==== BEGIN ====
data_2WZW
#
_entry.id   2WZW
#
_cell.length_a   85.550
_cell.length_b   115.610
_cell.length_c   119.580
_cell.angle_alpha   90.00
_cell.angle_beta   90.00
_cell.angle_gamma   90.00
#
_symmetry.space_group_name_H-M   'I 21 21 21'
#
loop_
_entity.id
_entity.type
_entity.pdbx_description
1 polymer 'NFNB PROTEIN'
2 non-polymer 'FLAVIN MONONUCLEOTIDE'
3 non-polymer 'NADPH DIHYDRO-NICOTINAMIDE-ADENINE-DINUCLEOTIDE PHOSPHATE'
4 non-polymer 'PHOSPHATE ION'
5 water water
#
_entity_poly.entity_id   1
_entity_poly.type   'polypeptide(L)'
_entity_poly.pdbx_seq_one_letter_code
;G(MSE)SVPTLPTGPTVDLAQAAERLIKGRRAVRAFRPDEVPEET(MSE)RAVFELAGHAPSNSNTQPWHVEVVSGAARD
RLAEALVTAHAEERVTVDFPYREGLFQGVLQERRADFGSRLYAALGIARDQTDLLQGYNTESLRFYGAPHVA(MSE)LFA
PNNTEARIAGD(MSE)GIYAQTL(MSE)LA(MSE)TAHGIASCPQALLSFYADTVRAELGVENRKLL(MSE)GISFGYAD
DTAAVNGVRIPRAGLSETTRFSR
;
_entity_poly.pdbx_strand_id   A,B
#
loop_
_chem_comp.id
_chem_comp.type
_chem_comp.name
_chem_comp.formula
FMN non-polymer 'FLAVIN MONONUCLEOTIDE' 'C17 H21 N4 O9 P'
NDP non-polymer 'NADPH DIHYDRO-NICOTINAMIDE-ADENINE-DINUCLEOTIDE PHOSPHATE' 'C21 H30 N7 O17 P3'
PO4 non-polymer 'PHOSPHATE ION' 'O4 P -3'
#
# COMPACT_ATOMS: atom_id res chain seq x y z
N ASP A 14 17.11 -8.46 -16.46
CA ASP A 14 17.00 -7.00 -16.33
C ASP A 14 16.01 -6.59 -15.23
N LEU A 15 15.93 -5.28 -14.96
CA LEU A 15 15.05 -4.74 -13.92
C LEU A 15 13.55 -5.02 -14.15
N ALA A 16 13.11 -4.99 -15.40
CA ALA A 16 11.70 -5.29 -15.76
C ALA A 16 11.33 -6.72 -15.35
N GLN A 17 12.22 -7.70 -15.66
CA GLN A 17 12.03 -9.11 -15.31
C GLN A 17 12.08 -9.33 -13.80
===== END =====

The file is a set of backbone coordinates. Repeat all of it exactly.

data_2WZW
#
_entry.id   2WZW
#
_cell.length_a   85.550
_cell.length_b   115.610
_cell.length_c   119.580
_cell.angle_alpha   90.00
_cell.angle_beta   90.00
_cell.angle_gamma   90.00
#
_symmetry.space_group_name_H-M   'I 21 21 21'
#
loop_
_entity.id
_entity.type
_entity.pdbx_description
1 polymer 'NFNB PROTEIN'
2 non-polymer 'FLAVIN MONONUCLEOTIDE'
3 non-polymer 'NADPH DIHYDRO-NICOTINAMIDE-ADENINE-DINUCLEOTIDE PHOSPHATE'
4 non-polymer 'PHOSPHATE ION'
5 water water
#
_entity_poly.entity_id   1
_entity_poly.type   'polypeptide(L)'
_entity_poly.pdbx_seq_one_letter_code
;G(MSE)SVPTLPTGPTVDLAQAAERLIKGRRAVRAFRPDEVPEET(MSE)RAVFELAGHAPSNSNTQPWHVEVVSGAARD
RLAEALVTAHAEERVTVDFPYREGLFQGVLQERRADFGSRLYAALGIARDQTDLLQGYNTESLRFYGAPHVA(MSE)LFA
PNNTEARIAGD(MSE)GIYAQTL(MSE)LA(MSE)TAHGIASCPQALLSFYADTVRAELGVENRKLL(MSE)GISFGYAD
DTAAVNGVRIPRAGLSETTRFSR
;
_entity_poly.pdbx_strand_id   A,B
#
loop_
_chem_comp.id
_chem_comp.type
_chem_comp.name
_chem_comp.formula
FMN non-polymer 'FLAVIN MONONUCLEOTIDE' 'C17 H21 N4 O9 P'
NDP non-polymer 'NADPH DIHYDRO-NICOTINAMIDE-ADENINE-DINUCLEOTIDE PHOSPHATE' 'C21 H30 N7 O17 P3'
PO4 non-polymer 'PHOSPHATE ION' 'O4 P -3'
#
# COMPACT_ATOMS: atom_id res chain seq x y z
N ASP A 14 17.11 -8.46 -16.46
CA ASP A 14 17.00 -7.00 -16.33
C ASP A 14 16.01 -6.59 -15.23
N LEU A 15 15.93 -5.28 -14.96
CA LEU A 15 15.05 -4.74 -13.92
C LEU A 15 13.55 -5.02 -14.15
N ALA A 16 13.11 -4.99 -15.40
CA ALA A 16 11.70 -5.29 -15.76
C ALA A 16 11.33 -6.72 -15.35
N GLN A 17 12.22 -7.70 -15.66
CA GLN A 17 12.03 -9.11 -15.31
C GLN A 17 12.08 -9.33 -13.80